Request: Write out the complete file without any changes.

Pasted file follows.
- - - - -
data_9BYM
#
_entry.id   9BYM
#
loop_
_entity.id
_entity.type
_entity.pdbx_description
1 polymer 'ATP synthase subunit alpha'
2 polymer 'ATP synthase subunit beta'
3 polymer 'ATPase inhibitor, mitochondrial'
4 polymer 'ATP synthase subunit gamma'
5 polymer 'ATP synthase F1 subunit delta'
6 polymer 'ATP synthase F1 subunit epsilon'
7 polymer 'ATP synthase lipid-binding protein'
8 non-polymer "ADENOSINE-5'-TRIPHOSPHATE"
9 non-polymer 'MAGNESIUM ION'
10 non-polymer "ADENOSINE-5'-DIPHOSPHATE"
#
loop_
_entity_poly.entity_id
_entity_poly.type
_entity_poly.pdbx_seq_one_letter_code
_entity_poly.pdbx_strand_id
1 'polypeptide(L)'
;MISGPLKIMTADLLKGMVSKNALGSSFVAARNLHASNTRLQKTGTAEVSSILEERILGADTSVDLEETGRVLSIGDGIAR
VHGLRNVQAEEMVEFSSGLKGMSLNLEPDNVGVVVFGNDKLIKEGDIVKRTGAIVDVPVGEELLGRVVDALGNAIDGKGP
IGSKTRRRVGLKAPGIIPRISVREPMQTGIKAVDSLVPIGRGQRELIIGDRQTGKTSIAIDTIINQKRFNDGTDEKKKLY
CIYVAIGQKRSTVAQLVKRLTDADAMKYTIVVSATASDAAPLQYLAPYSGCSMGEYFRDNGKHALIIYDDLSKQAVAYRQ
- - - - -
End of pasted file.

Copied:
data_9BYM
#
_entry.id   9BYM
#
loop_
_entity.id
_entity.type
_entity.pdbx_description
1 polymer 'ATP synthase subunit alpha'
2 polymer 'ATP synthase subunit beta'
3 polymer 'ATPase inhibitor, mitochondrial'
4 polymer 'ATP synthase subunit gamma'
5 polymer 'ATP synthase F1 subunit delta'
6 polymer 'ATP synthase F1 subunit epsilon'
7 polymer 'ATP synthase lipid-binding protein'
8 non-polymer "ADENOSINE-5'-TRIPHOSPHATE"
9 non-polymer 'MAGNESIUM ION'
10 non-polymer "ADENOSINE-5'-DIPHOSPHATE"
#
loop_
_entity_poly.entity_id
_entity_poly.type
_entity_poly.pdbx_seq_one_letter_code
_entity_poly.pdbx_strand_id
1 'polypeptide(L)'
;MISGPLKIMTADLLKGMVSKNALGSSFVAARNLHASNTRLQKTGTAEVSSILEERILGADTSVDLEETGRVLSIGDGIAR
VHGLRNVQAEEMVEFSSGLKGMSLNLEPDNVGVVVFGNDKLIKEGDIVKRTGAIVDVPVGEELLGRVVDALGNAIDGKGP
IGSKTRRRVGLKAPGIIPRISVREPMQTGIKAVDSLVPIGRGQRELIIGDRQTGKTSIAIDTIINQKRFNDGTDEKKKLY
CIYVAIGQKRSTVAQLVKRLTDADAMKYTIVVSATASDAAPLQYLAPYSGCSMGEYFRDNGKHALIIYDDLSKQAVAYRQ